What system do you have at home? Find out how to identify it thanks to Andrea Galeazzi's tips

What system do you have at home? Find out how to identify it thanks to Andrea Galeazzi's tips

Today I explain to you how to understand what kind of home automation cabled system do you have. And, it can seem strange, but it often happens that you buy a house, already with a home automation plant, and you don’t know what kind it is.

This “unawareness” brings two criticalities with itself: the first one is, simply, that you don’t know what to do or which specialist to call if you have a fault or a malfunction. The second one, far more important, is that you “are subjected” to the default system and configuration made by the constructor or by the system integrator for the previous owner, without knowing that you can improve the plant or add new functionalities.

Through the electrical system it is possible to power specific functions that require electrical power, such as the turning on of a light, the window-covering movement or an outlet activation.

In a traditional electrical plant, all the devices installed use a power supply at 230 V.
The control of the different functions of the system (for example, the turning on of a light or the opening of a window-covering) happens through devices that mechanically allow or prevent the power supply transfer; for example, a switch turns on or off a lightbulb based on its mechanical position.

A home automation system based on a cabled bus is a plant where some components work at 230 V (implementation line) and other components work on a different line (control line, usually at a very lower electrical voltage).
The control of the different functions of the plant (for example, the turning on of a light or the opening of a window-covering) happens through the exchange of information between the devices connected to the control line; for example, pressing a button, connected to the control line, will send the information about a request of activation to a specific device, connected to the implementation line. This device receives and understands the command and turns on the light.
Pressing again on the same button, will send the information with the request of deactivation, that a specific actuation device will use to stop the electrical power flow, with the result of turning off the light.

The advantages of using a home automation system are many, first of all the possibility of changing the functionality previously configured to manage a specific function; for example, the button that turns on a light or moves a window-covering can be programmed again to turn on another light or move another window-covering. This flexibility allows that, through the work of a professional, the plant can be customised as the needs change.
Another advantage of a home automation system is the possibility to control many function at the same time; an example is the button near the entrance door that, if pressed, turns off all the lights and moves down all the window-coverings, so that you don’t have to go all around the house and check them.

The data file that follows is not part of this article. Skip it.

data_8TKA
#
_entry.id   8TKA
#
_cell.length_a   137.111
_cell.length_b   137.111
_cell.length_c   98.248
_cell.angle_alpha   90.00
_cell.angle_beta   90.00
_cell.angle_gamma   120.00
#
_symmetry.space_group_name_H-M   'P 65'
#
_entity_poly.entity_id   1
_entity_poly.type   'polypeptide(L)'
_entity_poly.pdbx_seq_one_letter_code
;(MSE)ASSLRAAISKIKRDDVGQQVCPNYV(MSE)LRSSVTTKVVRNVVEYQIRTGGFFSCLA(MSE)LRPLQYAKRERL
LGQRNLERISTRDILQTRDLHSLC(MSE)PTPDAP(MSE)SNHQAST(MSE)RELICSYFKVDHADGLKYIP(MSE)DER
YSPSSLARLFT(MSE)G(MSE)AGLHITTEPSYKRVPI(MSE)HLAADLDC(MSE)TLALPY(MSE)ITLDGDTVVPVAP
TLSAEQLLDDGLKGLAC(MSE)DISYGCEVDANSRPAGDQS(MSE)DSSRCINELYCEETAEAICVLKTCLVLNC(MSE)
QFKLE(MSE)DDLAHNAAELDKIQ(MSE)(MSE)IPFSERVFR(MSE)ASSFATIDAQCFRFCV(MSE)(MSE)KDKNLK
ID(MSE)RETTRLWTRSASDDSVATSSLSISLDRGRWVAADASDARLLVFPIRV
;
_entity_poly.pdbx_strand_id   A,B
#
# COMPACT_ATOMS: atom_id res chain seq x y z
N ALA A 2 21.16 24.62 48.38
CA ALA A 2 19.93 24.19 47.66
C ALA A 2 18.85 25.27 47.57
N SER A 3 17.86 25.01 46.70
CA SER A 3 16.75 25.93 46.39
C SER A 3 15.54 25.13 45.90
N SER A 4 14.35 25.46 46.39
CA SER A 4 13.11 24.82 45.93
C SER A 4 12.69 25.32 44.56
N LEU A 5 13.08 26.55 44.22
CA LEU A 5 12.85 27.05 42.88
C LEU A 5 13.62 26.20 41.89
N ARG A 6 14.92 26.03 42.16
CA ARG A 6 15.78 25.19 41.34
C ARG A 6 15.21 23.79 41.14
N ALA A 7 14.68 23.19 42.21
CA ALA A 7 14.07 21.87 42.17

But, how do you recognise a home automation system with a cabled bus?
To do that you can try to open directly a switch box and check the kind of cable that you find inside...but we can leave this operation to a professional. It is simpler to go in front of the electrical panel and, trying to avoid touching the modules attached to the power, look to the components inside it; if on the modules there is a logo of a bus technology, then those products use that bus technology.
For example, is the logo that you see is KNX, you have a system that uses the international standard for the smart management of the plants.
If the logo is SCS or MyHome SCS, then you have a system that uses the BTicino management. If the logo is By-me or Vimar By-me, you have a home automation plant that uses the Vimar management. These are the most common. There are many others that do not depend on a wired bus and in some cases do not even require the professional support.

What are the potentials of a home automation system with a cabled KNX or BTicino MyHome SCS bus?
There are many kinds of home automation system with a cabled bus, Freedompro developed products for the MyHome SCS by BTicino and the KNX bus because they are the most used and widespread in Italy and Europe. I suggest you to read the dedicated pages on the Freedompro site about plants realised with Konnex standard devices or those created with MyHome SCS by BTicino module for more information.

With Easykon for KNX and Easykon for MyHome by Freedompro, you can evolve your plant and manage it, locally or remotely, through Apple, Google, Amazon Alexa and IFTTT platforms applications, smart speakers and automations/routines. Thanks to these two modules your system will have new functionalities that will be always updated, that will continue to increase in number and that will allow you to integrate it with many other IoT devices.

But this one is another story… one that I will tell you soon.

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